Woburn Safari Park

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Woburn Safari Park
Woburn Safari Park:
Monkey sitting on the side-mirror of a car.
Date opened 1970
Location Woburn, Bedfordshire, England
Coordinates 52°00′18″N 0°35′20″W / 52.005°N 0.589°W / 52.005; -0.589Coordinates: 52°00′18″N 0°35′20″W / 52.005°N 0.589°W / 52.005; -0.589
Memberships BIAZA,[1] EAZA[2]
Website www.woburnsafari.co.uk

Woburn Safari Park is a safari park located in Woburn, Bedfordshire, England. Visitors to the park can drive through the large animal exhibits, which contain species such as White Rhino, Elephants, Tigers and Black Bears. It is part of the estates of the Duke of Bedford that also includes Woburn Abbey and its 3,000-acre (1,200 ha) deer park.

Woburn Safari Park is a member of the British and Irish Association of Zoos and Aquariums (BIAZA) and the European Association of Zoos and Aquaria (EAZA).


Woburn Safari Park first opened in 1970, established by the 13th Duke of Bedford on the grounds of his estate, Woburn Abbey, as a means to help improve the financial position of the estate and restore the Abbey, which had fallen into disrepair as a consequence of the second world war and very high taxes levied by socialist Governments. The 11th Duke of Bedford had been president of the Zoological Society of London and had introduced various species such as American Bison, Deer, Antelope, Lion and Tiger to the park.

Starting with upgrades to the wolf facilities in 2004 which allowed the wolves overnight access to the outside enclosure they share with the parks bears, the park had spent about £4 million by 2010 to upgrade off-show animal facilities in the park. The African Ungulate Conservation Centre (or "Antelope House") was built in 2007 to help conservation efforts with hoofed mammals, and what the park claims is "probably the biggest concentration of critically endangered African ungulates on Earth."[3]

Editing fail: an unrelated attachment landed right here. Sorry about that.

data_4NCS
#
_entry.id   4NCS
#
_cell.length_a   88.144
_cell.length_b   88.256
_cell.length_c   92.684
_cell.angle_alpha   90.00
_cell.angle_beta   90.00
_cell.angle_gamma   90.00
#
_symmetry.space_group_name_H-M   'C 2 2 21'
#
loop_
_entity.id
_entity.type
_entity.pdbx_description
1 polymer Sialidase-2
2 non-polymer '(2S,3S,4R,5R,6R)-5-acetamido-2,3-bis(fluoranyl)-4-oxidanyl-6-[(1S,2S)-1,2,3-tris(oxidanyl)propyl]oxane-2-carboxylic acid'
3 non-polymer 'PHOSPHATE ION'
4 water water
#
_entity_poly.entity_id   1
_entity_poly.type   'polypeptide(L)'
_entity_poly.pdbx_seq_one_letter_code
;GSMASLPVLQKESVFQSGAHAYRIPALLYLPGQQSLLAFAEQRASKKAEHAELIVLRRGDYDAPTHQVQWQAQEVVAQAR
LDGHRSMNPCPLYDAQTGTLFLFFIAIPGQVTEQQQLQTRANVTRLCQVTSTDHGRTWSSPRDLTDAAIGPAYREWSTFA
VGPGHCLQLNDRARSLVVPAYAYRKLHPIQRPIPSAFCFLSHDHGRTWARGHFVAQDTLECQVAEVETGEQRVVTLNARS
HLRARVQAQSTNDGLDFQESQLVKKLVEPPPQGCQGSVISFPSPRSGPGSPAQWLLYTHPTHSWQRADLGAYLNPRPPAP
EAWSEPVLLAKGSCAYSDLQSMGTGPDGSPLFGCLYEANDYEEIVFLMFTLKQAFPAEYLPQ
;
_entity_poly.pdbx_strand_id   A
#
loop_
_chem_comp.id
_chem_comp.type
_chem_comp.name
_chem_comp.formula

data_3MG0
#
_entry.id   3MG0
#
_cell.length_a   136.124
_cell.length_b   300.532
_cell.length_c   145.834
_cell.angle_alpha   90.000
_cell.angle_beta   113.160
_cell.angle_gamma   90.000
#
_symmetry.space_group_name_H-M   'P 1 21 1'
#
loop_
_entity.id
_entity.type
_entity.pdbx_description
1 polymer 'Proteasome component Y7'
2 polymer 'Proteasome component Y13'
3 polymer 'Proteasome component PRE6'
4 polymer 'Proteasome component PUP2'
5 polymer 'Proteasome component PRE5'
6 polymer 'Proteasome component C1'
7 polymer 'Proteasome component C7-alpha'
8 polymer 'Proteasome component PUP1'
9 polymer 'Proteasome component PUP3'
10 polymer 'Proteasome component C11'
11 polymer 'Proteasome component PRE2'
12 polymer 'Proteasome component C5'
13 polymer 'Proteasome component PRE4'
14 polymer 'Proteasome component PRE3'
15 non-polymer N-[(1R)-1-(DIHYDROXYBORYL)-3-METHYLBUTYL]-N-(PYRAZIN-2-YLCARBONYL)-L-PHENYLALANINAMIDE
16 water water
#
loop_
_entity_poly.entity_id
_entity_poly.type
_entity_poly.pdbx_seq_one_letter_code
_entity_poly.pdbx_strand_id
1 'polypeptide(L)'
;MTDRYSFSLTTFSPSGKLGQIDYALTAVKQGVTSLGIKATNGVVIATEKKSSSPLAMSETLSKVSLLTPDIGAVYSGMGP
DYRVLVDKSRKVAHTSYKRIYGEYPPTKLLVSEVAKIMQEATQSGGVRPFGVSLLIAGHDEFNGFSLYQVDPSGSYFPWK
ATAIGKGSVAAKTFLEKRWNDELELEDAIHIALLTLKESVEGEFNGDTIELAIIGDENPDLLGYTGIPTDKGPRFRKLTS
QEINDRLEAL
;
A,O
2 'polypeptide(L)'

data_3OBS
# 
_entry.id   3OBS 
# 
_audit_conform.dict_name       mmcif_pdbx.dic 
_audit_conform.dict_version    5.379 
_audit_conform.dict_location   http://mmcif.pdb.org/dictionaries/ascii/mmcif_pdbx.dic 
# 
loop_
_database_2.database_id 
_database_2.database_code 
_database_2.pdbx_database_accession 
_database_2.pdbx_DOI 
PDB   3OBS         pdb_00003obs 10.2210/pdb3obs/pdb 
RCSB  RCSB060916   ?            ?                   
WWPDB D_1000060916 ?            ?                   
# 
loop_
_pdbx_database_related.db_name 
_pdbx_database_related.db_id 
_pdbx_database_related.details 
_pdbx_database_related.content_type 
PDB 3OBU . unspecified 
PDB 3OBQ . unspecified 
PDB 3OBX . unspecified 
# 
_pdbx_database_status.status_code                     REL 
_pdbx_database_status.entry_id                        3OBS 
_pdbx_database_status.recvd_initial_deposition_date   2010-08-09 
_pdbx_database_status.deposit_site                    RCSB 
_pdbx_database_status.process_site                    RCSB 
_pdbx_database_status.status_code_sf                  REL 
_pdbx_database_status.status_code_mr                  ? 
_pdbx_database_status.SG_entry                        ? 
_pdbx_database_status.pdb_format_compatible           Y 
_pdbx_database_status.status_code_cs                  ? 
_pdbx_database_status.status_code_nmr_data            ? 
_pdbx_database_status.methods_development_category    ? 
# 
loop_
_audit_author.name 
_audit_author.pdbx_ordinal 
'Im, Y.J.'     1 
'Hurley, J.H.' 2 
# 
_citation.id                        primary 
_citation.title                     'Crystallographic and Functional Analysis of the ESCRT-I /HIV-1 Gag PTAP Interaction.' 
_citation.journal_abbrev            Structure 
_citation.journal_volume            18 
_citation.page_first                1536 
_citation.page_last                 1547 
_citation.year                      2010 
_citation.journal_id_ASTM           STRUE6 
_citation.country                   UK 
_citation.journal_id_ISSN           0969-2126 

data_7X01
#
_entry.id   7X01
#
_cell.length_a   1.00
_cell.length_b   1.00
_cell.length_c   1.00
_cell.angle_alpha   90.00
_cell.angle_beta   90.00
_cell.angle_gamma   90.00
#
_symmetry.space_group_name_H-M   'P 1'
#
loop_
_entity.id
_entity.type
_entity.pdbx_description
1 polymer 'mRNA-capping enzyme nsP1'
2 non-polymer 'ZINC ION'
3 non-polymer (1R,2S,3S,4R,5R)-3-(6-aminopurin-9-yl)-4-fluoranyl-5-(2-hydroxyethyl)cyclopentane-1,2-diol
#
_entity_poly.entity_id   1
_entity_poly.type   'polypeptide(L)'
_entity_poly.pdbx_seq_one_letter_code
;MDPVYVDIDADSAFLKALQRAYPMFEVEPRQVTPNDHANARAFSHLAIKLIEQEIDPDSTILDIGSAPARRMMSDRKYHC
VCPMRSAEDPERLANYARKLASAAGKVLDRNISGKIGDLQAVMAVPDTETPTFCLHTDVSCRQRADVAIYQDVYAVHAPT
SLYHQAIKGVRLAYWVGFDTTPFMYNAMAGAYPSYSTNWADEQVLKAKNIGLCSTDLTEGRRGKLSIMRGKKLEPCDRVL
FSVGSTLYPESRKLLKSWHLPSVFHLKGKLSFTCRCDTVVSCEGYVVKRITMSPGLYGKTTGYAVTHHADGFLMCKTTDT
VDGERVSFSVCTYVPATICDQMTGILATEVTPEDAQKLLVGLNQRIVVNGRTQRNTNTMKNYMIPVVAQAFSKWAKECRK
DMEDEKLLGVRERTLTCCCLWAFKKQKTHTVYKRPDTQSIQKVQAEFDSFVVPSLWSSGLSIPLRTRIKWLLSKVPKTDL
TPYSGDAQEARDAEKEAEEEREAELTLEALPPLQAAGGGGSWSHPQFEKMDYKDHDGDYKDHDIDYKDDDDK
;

The Asian Elephant Conservation Centre, built to house the parks elephants comfortably even through the winters, opened in 2008. It was followed in 2009 by a new facility for housing rhinos and other savannah animals, as well as an upgrade to the giraffe house that doubled its size.[3]


Lion enclosure

The park lets animals roam freely while visitors drive through their enclosures. The species held in the park include Rhinoceros, Eland, Scimitar Horned Oryx, Addax, Gemsbok, Giraffe, Ankole, Zebra, African Wild Ass, Elephant, Camel, Bison, Bongo, Lions, Tigers, Wolves, Black Bear, Drills and Patas monkeys and Barbary apes.

The Park also has a 40-acre (16 ha) leisure area featuring animal talks, petting zones, a gift shop, family restaurant and the Go Ape! 'high wire forest adventure' course. Animal in the leisure park include lemurs, squirrel monkeys, wallabys and emus, penguins, goats, ponies, reptiles and some free ranging marmosets. It also has a soft play centre called Mammoth Play Ark.


Rothschild Giraffes are almost extinct in the wild, but Woburn has many.

The park is committed to animal conservation and is involved in international breeding programs to help save endangered species, and includes one of the world's largest hoofstock facilities - The African Ungulate Conservation Centre, as well as an Asian Elephant facility.